Why International Cricket might have a Dull future?

After football, cricket is the most widely followed game in the world. The first era of recognized international cricket under the umbrella of the Imperial Cricket Council started in 1909. Pakistan joined the club in 1952 when England, Australia, West Indies, New Zealand, India, and South Africa were already members of international circuit. 

The first limited-overs international match took place in 1971. First ODI world cup was played back in 1975 and that gained a lot of success. After that, the world cup became a part of the cricket calendar and is played after every four years. The T20 cricket started in 2004 and the first T20 world cup was played in 2007. 

Cricket has a huge fan base of around 2.5 billion. It is most popular in the United Kingdom, India, Pakistan, and Australia. But the recent years have seen international cricket facing a number of obstacles including  Franchise cricket in leagues, Politics, decreasing quality of International teams, and the Inadequacy of ICC. 

Here, we will try to dissect all these elements that are challenging the future of international cricket.

Franchise Cricket

Malinga and Wiese

Almost all of the countries in which international cricket is played have their own cricket leagues, such as IPL, PSL, BBL, BPL, LPL, APL, etc. No doubt that there are some gains of franchise cricket such as it promotes the new talent and boosts the confidence of players that ultimately helps them in international cricket. But the consequences on the other side are far more immense. 

Players’ priorities are changing drastically as the preference seems to be league cricket rather than playing for their country. A huge sum of money offered by franchises compels the players to give an upper hand to leagues rather than international Cricket. Any resistance from boards in such scenarios results in players taking premature international retirement. There are a number of examples in recent times where players have backstabbed national duty due to this very reason.

Recent developments are far more horrifying for international cricket. As boards have opted for second-string teams in bilateral series with their main players participating in league cricket at the same time. An open insult to all the cricket fanatics within those countries.

Politics in International Cricket

Match Fixing

A thankless relationship exists between cricket & politics. Cricket has always played a positive role in building political ties between countries. On the contrary, Politics has mostly deteriorated the beautiful game of cricket.

Prominent precedent is the involvement of politics in bilateral cricketing ties between the arch-rivals India & Pakistan. The two heavyweights of international cricket have not met each other in any bilateral series since 2012. Efforts have been made from both boards to somehow pursue the phenomenally anticipated encounters but politics, unfortunately, has played the spoilsport.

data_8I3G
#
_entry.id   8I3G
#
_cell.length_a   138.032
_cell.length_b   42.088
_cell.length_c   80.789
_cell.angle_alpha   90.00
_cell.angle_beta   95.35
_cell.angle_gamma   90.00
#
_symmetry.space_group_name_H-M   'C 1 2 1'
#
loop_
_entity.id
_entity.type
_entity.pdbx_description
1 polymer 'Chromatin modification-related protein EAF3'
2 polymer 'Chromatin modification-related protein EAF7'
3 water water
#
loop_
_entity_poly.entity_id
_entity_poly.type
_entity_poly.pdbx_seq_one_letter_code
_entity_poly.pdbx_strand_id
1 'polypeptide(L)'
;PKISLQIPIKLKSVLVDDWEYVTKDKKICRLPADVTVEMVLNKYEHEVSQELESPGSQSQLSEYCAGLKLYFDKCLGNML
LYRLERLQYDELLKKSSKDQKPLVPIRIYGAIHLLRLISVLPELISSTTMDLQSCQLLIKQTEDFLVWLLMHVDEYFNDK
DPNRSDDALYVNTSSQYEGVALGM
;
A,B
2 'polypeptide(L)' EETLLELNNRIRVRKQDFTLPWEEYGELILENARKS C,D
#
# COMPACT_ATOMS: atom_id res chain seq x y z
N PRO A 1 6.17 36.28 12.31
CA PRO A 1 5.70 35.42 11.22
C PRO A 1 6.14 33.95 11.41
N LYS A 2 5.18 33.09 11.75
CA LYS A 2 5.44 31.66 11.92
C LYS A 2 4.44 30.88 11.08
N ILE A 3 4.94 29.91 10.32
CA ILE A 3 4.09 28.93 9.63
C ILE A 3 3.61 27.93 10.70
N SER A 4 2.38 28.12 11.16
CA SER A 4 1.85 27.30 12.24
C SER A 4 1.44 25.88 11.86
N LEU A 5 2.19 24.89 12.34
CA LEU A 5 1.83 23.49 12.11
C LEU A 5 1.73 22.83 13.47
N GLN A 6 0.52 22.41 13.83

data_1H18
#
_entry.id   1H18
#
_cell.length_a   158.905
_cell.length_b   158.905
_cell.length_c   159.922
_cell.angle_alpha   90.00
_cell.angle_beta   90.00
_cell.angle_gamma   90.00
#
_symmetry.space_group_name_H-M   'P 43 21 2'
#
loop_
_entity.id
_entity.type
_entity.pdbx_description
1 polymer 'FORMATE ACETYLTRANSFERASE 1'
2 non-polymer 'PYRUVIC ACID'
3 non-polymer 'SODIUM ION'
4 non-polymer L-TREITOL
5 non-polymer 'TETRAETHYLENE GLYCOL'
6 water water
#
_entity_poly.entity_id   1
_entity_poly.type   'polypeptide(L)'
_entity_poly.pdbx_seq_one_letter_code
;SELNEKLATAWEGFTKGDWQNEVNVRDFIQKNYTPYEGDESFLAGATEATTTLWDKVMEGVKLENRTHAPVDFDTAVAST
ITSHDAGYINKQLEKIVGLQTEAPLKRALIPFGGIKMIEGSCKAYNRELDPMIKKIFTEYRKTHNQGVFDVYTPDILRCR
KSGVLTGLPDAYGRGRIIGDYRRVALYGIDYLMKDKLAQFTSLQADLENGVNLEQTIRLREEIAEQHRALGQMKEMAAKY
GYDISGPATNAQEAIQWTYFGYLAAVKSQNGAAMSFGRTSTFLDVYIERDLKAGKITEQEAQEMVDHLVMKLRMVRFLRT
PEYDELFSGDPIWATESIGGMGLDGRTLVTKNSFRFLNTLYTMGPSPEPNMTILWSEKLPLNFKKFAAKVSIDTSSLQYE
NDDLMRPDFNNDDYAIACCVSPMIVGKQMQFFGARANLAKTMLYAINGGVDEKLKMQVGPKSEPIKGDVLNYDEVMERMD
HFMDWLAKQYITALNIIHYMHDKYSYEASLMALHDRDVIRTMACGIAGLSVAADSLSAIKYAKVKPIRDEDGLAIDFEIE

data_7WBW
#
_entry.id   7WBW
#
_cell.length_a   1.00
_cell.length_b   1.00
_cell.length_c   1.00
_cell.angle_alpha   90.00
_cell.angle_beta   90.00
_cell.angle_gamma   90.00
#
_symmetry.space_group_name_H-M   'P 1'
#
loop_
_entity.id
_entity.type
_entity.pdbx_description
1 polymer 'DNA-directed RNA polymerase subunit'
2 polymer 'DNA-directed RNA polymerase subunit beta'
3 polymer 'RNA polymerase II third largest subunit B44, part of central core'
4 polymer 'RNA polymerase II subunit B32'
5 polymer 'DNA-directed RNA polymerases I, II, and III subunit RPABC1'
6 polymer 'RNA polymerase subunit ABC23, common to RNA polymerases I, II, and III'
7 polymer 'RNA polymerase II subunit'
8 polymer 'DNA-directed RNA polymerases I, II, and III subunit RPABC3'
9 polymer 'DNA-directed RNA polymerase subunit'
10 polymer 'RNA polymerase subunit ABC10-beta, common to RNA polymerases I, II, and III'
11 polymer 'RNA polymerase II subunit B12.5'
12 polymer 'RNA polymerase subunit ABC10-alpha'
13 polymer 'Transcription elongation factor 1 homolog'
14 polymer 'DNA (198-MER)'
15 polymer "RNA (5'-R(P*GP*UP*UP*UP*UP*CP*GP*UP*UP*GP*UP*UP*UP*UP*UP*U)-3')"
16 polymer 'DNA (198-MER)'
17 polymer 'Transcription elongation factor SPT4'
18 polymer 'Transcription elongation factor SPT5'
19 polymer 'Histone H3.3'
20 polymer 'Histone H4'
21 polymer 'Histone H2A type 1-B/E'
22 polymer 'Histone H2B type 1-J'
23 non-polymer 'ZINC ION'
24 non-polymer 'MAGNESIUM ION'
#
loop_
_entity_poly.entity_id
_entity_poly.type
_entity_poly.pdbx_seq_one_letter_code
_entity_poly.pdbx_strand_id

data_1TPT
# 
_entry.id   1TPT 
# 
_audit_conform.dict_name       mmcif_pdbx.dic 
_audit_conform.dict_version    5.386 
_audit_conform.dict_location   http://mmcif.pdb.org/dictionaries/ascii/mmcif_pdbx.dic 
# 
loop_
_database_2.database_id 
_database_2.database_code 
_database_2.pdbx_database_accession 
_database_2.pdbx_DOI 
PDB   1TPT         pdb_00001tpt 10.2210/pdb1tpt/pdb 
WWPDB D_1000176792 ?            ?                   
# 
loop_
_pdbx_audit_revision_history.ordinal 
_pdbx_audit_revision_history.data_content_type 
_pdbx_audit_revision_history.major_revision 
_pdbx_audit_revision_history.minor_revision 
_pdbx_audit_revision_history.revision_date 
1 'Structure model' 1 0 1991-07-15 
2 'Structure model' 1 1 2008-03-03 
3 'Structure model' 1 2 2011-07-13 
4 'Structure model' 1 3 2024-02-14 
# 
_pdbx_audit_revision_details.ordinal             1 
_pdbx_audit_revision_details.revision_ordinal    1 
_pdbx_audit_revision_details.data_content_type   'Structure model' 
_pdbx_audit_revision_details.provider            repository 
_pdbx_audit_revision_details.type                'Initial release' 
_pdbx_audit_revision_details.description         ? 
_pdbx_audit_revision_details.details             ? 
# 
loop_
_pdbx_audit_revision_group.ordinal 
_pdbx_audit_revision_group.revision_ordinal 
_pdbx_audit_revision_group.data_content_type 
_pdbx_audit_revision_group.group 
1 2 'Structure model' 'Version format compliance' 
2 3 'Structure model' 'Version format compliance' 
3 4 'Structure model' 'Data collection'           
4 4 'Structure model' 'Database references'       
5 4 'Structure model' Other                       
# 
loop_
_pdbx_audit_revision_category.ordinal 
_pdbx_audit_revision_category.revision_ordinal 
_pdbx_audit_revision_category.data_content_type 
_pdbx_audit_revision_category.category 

Recent cancellations of New Zealand & England tours to Pakistan are also believed to have political linkages. More particularly seems the case with the last-minute pull out of Kiwis under the alert issued by Five Eyes. An alliance consisting of the USA, New Zealand, England, Australia & Canada was particularly active after the changing political dynamics within the region surrounding Pakistan.

Lack of Quality International Cricket Teams & Inadequacy of ICC

Associate Teams
Afghanistan and Ireland are the latest teams to get Test Status

In a world composed of 195 sovereign countries. Only 12 are test-playing nations. A crystal clear indication that the Global cricket entity has thoroughly failed in spreading the game over the years. As their ultimate objective only seems to generate heavy revenues and bow before the revenue-generating Boards.

The problem worsens after thorough introspection leads to the conclusion that among these 12 nations, only 4 to 5 can be termed as quality international cricket teams.

When players are rather mocked for scoring against test-playing nations like Zimbabwe, you know that the problem is deeply rooted. And the enigma is ceaselessly dipping the quality of international cricket teams around the globe.

All these elements combined pose serious threats to the future of international cricket. Timely realization of these ill-directed activities within the beautiful sport of cricket is indeed the need of the hour.
No doubt attempts like Test Championship and Revival of Champions Trophy are appreciable on ICC’s part. But international cricket with all the hurdles in its pathway demands far more effort in this regard.

Written by M Zunair Rasheed and Auns Amin

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